The well-being index holds a more positive outlook this week, registering at 44. The nation’s happiness levels have shown a week-on-week improvement by 5 or 6 points for the past three weeks, signalling a summer spring in everyone’s step. However, health and wealth seem to vary as we enter into the summer season.
With happiness showing the most improvement this week, it is middle-aged men who are the key catalysts to the nation’s happiness boost. Both men and the middle-aged demographic report an increase of 8 points and 10 points, reaching 48% this week. Marketers will be aware of this as significant sporting events, such as the World Cup, Wimbledon and F1 are happening or on the horizon, giving the vast amount of brands connected to sport a captive audience and ’disposable’ income that marketers can land grab with consumer spending on the up.
Also worth noting is a recent report that has found consumers are seeking bargains even when they don’t have to, meaning brands will have to work harder as consumers are putting home and family above ostentatious luxury.
Health seems to be wavering this week amongst everyone questioned, at 43%, with the index registering a drop across all demographics. It reached a low point amongst the grey market, at only 34%. Women remain the happiest and healthiest sex. Although men’s results have improved this week, this shows female consumers as a consistently open and willing brand target.
Attitudes to wealth remain unstable, and while the sporting events on TV may have masked people’s real worries temporarily, the state of the nation’s financial security and peace of mind lies in tatters. There is a sense of fear about Osborne’s emergency budget, the revelations of the real state of the economy and most importantly the impact it will have on people in the future. This sees the overall wealth index stand at 27% and the middle-aged band most affected, with just 19% reporting that they feel financially stable.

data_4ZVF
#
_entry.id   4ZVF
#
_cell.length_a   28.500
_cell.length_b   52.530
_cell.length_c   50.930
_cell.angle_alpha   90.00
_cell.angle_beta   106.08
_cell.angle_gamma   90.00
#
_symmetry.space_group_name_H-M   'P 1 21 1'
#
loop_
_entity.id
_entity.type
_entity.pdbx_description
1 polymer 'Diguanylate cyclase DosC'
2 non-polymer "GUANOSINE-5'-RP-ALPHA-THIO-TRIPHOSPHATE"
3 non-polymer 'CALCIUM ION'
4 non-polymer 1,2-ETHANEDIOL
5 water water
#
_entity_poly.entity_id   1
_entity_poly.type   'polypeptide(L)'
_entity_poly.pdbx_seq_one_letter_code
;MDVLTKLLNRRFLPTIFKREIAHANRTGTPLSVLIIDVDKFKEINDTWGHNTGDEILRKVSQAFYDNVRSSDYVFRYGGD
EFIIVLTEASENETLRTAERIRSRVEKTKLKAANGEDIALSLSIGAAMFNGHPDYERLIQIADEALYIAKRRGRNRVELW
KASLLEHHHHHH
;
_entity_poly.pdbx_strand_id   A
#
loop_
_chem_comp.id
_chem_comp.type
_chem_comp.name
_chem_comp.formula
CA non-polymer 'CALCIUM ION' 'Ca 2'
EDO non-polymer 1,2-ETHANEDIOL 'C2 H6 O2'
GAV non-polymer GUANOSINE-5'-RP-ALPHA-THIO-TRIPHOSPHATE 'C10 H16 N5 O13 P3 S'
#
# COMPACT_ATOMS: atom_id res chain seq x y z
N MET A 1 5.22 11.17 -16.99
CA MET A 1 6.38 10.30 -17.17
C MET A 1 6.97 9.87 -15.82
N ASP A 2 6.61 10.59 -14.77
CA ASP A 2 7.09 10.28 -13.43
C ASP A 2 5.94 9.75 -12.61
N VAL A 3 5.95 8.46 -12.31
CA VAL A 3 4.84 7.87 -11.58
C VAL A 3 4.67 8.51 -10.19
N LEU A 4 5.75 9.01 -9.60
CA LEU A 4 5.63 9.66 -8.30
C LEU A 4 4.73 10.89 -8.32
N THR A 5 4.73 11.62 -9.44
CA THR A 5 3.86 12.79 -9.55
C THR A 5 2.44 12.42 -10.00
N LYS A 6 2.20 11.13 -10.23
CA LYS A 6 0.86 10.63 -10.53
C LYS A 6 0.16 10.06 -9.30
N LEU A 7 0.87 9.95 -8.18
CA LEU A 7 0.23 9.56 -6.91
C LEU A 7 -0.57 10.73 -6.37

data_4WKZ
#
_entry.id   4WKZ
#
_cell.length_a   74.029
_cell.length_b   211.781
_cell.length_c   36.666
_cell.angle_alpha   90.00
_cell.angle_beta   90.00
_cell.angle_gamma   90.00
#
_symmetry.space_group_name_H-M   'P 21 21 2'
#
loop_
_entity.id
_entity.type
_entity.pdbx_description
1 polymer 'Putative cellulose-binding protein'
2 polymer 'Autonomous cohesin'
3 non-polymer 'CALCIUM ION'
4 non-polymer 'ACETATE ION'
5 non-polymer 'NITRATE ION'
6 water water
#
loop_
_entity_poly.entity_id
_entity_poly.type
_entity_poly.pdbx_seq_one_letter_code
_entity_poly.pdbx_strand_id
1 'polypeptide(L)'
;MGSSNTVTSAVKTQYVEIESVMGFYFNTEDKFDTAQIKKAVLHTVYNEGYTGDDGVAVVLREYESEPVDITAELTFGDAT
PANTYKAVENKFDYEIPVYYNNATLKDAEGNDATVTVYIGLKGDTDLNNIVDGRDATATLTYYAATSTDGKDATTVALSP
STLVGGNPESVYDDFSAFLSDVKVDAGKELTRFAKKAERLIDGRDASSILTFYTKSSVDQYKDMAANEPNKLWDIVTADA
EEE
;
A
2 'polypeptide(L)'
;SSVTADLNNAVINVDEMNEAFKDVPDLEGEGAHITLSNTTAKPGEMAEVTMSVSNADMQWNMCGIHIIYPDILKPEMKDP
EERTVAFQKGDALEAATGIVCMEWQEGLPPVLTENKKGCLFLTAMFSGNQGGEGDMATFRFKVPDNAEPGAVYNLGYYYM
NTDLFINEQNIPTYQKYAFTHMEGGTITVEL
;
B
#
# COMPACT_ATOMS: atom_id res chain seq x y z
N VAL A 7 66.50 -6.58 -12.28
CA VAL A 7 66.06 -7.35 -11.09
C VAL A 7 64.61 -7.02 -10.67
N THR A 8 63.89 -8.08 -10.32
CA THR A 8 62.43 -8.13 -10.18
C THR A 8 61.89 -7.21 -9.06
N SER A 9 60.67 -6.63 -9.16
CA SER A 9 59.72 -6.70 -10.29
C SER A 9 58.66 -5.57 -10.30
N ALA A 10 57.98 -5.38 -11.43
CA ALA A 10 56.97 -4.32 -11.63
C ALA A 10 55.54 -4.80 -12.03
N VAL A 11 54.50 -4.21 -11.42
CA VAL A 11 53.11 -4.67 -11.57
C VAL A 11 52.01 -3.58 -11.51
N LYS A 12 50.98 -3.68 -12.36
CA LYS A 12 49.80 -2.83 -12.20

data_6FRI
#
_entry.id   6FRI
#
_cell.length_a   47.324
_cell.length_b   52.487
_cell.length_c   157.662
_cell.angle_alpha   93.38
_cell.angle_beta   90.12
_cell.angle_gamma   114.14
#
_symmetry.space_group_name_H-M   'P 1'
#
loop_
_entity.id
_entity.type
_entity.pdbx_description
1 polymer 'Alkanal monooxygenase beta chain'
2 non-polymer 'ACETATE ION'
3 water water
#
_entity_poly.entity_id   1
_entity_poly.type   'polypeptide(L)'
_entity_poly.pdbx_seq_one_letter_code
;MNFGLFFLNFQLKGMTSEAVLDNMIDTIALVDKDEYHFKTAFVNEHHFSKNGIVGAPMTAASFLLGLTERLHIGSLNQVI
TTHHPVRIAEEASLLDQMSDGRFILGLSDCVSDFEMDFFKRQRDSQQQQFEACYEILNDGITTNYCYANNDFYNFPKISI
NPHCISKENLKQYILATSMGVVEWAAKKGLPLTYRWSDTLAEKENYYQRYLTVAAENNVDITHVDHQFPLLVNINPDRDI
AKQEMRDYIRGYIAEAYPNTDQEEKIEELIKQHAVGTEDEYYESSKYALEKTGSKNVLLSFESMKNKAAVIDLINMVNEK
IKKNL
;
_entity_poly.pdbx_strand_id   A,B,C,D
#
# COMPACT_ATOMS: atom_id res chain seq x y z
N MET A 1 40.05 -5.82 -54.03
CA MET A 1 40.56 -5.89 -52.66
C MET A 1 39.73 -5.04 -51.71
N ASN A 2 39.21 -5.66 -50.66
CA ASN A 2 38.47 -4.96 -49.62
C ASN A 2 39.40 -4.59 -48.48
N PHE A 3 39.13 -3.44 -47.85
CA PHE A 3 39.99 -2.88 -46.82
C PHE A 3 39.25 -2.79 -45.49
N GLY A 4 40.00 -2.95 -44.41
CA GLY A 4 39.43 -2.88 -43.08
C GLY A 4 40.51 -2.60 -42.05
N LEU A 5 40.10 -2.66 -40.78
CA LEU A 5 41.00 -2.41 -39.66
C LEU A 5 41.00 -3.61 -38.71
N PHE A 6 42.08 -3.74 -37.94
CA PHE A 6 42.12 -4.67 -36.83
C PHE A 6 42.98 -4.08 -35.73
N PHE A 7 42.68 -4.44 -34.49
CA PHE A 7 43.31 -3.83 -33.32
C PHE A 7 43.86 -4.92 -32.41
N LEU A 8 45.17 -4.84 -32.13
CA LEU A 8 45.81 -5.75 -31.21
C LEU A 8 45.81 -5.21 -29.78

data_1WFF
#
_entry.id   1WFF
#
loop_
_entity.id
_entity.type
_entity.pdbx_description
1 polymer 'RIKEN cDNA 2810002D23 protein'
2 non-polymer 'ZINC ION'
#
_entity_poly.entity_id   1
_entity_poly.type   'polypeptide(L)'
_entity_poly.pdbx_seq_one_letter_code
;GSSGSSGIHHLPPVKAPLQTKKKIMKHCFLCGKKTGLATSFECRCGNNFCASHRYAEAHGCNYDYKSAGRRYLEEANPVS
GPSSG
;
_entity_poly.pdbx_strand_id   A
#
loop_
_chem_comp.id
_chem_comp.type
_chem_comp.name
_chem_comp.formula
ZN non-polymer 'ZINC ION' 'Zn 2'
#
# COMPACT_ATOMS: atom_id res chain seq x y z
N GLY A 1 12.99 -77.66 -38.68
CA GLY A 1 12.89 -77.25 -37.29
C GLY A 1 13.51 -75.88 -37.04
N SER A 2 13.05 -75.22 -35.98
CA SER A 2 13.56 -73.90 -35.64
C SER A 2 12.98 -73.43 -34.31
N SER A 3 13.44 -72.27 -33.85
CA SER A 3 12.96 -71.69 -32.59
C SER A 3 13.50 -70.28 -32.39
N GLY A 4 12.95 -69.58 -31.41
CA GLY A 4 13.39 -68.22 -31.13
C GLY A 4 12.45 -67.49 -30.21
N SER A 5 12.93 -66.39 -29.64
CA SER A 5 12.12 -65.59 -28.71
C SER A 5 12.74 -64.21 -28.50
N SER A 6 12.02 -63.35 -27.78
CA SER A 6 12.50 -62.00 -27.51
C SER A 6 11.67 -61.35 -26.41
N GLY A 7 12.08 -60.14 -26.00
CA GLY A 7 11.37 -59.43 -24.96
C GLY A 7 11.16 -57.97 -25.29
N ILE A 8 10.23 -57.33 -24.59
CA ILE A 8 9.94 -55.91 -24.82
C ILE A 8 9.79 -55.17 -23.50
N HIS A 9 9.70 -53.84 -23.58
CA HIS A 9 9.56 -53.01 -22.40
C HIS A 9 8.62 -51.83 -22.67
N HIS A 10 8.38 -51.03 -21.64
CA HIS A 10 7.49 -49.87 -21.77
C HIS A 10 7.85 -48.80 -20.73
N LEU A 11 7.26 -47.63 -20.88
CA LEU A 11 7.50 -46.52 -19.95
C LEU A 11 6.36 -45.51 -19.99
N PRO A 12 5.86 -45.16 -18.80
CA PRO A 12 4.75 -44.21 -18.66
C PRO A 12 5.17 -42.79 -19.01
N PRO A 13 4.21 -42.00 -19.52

Here are the results by each demographic:
Although some may fight it, the World Cup affects the mood of the majority of the nation but particularly the young demographic. Surprisingly, the early draw with USA had little effect on well-being. Young people are overall happier, healthier and wealthier this week, with each aspect registering between 53% and 55%. This could be a suspended reality that marketers should be aware of, as government policies and the budget will affect everyone, young and old, and of course there’s the football and England’s performance which will be reporting people’s shifts over the next week or so.
This group reports the largest rise in happiness, with a ten point leap to 48% but those questioned have two sides to their well-being according to figures this week. On the one hand, there is a positive boost in happiness, connected with sporting events, weather and holidays. On the other hand however, people have reported poor financial stability, leaving less than one in five questioned happy with their financial situation. Health slips down 3 points to 42%.
From the wealthiest and happiest last week, the grey market has been overtaken by other groups as they have more to celebrate at this time of year, leaving those between the ages of 55-74 year olds content, with 45% reporting happiness, 30% saying they are financially stable and 34% asked declaring that they are feeling healthy.